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I'm sure I'm missing something pretty obvious, but I can't for the life of me stop my pysqlite scripts crashing out with a database is locked error. I have two scripts, one to load data into the database, and one to read data out, but both will frequently, and instantly, crash depending on what the other is doing with the database at any given time. I've got the timeout on both scripts set to 30 seconds:

cx = sqlite.connect("database.sql", timeout=30.0)

And think I can see some evidence of the timeouts in that I get what appears to be a timing stamp (e.g 0.12343827e-06 0.1 - and how do I stop that being printed?) dumped occasionally in the middle of my Curses formatted output screen, but no delay that ever gets remotely near the 30 second timeout, but still one of the other keeps crashing again and again from this. I'm running RHEL 5.4 on a 64-bit 4 CPU HS21 IBM blade, and have heard some mention about issues about multi-threading and am not sure if this might be relevant. Packages in use are sqlite-3.3.6-5 and python-sqlite-1.1.7-1.2.1, and upgrading to newer versions outside of Red Hat's official provisions is not a great option for me. Possible, but not desirable due to the environment in general.

I have had autocommit=1 on previously in both scripts, but have since disabled on both, and I am now cx.commit()ing on the inserting script and not committing on the select script. Ultimately as I only ever have one script actually making any modifications, I don't really see why this locking should ever happen. I have noticed that this is significantly worse over time when the database has gotten larger. It was recently at 13 MB with 3 equal sized tables, which was about 1 day's worth of data. Creating a new file has significantly improved this, which seems understandable, but the timeout ultimately just doesn't seem to be being obeyed.

Any pointers very much appreciated.

EDIT: since asking I have been able to restructure my code slightly and use a signal to periodically write between 0 and 150 updates in one transaction every 5 seconds. This has significantly reduced the occurrences of the locking, to less than one an hour as opposed to once every minute or so. I guess I could go further by ensuring the times I write data are offset by a few seconds as I read data in the other script, but fundamentally I'm working around an issue as I percieve it, making a timeout not required, which doesn't seem right still. Ta.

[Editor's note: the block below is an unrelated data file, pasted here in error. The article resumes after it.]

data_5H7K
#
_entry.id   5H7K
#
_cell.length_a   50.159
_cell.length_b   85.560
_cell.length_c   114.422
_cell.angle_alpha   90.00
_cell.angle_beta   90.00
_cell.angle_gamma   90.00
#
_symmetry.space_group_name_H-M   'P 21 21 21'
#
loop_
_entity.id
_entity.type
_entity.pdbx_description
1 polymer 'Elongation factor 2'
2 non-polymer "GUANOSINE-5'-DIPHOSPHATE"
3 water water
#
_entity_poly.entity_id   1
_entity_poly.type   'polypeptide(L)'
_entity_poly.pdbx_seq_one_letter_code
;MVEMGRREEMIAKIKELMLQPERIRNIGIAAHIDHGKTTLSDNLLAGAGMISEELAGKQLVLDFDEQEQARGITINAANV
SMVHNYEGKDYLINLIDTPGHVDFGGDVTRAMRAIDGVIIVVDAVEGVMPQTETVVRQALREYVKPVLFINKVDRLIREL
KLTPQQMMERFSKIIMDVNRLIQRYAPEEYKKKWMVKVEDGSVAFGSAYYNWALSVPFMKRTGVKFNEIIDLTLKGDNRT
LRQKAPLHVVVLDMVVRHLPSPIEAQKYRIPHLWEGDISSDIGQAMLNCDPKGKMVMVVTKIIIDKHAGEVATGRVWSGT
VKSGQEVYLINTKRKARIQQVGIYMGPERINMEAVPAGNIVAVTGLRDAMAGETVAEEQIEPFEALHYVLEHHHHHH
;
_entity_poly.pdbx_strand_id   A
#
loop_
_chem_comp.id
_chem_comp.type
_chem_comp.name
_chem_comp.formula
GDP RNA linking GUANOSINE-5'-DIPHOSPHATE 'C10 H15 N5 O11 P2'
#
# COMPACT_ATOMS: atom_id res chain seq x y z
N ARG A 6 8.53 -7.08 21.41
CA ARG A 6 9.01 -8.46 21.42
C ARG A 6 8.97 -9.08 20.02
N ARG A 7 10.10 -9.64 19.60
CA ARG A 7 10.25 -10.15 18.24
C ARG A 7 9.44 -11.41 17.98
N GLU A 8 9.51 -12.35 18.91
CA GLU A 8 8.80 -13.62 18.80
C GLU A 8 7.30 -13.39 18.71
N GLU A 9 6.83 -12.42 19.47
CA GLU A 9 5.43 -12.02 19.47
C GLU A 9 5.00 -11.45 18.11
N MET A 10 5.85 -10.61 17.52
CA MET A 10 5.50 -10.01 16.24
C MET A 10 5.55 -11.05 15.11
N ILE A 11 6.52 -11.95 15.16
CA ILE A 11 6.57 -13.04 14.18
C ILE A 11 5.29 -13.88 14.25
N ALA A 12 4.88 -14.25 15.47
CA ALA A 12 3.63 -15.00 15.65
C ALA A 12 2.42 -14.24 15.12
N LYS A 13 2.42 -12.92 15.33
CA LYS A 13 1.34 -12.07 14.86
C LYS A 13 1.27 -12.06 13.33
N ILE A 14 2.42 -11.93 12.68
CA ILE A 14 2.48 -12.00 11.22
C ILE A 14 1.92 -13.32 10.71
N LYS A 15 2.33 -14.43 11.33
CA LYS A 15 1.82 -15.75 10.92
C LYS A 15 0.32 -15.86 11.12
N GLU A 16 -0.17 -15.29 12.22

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3 Answers 3

In early versions of pysqlite, the timeout parameter to sqlite.connect is apparently interpreted as milliseconds. So your timeout=30.0 should be timeout=30000.

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SQLite uses database locking for every write (update/insert/delete/...). IMHO, this lock is held until transaction ends. This is single lock held across threads/processes, AFAIK.

So, I'd try explicitly ending both transaction and connection for writing script and to explicitly commit even in reading script and try to debug concurrency issues.

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You mean to close the entire database? I'm fine with a lock being held, but neither script are waiting long enough for the lock to be released. –  Chris Phillips Apr 8 '10 at 9:57
Yes, I mean close connection to database from the connection that is doing writes. –  Almad Apr 8 '10 at 12:56
Well I'm writing to the database every few seconds, surely closing it will not really change anything? There's additional work in opening and closing, so would that not possibly make it worse? And also if i'm committing the changes before I close, then there's no benefit in closing it anyway, as it'd no longer be locked. –  Chris Phillips Apr 8 '10 at 20:45
Sure - I was just iterpreting the question as You're sure there are no race conditions. But as I read it now -- Your application is relatively write-heavy and concurrent reads and writes are not good for sqlite, so for this use-case I'd change the database. –  Almad Apr 9 '10 at 10:01

SQLite is simply not optimized for write-heavy workloads, nor does it pretend to be (but it doesn't mind writing quite a lot in one transaction). It sounds to me like you might be getting to the point where you need to switch to another database like MySQL, PostgreSQL, Oracle or DB2. Some of those options are expensive indeed, but for some workloads that's what you need. (Also note that write-heavy workloads tend to be better done with a dedicated database server solution too, despite the fact that that pushes up deployment costs and complexity. Some things just cost.)

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I'd certainly much rather be using a proper database, but it's just not available to be for various reasons. –  Chris Phillips Jul 6 '10 at 9:22
Well, then be prepared for some things to be slow. It just can't be helped. –  Donal Fellows Jul 6 '10 at 9:58

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